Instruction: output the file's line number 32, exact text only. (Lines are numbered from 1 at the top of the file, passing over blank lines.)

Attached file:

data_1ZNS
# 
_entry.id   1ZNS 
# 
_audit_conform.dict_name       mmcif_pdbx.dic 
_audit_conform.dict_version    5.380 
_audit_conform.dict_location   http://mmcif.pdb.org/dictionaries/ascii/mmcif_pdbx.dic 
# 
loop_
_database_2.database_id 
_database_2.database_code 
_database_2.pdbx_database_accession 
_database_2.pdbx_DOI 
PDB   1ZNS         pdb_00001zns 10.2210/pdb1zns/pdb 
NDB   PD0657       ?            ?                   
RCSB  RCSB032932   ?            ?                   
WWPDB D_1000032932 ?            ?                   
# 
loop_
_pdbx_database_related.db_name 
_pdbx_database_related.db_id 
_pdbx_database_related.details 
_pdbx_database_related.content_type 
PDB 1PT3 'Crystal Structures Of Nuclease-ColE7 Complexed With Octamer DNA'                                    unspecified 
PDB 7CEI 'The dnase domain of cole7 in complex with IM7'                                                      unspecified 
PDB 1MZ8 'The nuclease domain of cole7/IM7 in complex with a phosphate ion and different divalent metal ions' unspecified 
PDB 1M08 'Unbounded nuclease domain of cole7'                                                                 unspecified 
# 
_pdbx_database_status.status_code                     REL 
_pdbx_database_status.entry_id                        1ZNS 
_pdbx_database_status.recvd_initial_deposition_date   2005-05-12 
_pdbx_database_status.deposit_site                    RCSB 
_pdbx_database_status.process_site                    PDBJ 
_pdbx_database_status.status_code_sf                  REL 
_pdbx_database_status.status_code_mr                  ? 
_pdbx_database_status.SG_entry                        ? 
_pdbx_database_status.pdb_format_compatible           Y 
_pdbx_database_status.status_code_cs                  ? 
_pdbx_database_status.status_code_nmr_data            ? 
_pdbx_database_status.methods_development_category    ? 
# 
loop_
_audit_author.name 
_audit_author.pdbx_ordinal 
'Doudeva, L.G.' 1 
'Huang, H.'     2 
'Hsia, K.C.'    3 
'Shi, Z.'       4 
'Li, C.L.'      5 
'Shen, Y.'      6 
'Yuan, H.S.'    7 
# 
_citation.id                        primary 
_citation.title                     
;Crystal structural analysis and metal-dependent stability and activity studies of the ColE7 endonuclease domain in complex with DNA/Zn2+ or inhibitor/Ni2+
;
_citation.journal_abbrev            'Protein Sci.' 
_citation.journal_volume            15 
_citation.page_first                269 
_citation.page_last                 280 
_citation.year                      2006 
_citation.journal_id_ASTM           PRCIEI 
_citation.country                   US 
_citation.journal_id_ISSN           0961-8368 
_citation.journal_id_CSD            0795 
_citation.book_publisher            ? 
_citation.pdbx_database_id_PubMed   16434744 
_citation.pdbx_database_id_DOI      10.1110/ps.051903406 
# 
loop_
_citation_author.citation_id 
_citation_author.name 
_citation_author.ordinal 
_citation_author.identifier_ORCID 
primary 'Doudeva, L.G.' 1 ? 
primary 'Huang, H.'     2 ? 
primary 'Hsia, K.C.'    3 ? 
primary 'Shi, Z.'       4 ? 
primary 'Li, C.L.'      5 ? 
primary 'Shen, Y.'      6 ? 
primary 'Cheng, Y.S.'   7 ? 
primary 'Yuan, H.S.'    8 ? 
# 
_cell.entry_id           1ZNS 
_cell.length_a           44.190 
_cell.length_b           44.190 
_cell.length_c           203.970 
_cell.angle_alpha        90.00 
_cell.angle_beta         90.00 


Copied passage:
_pdbx_database_status.deposit_site                    RCSB 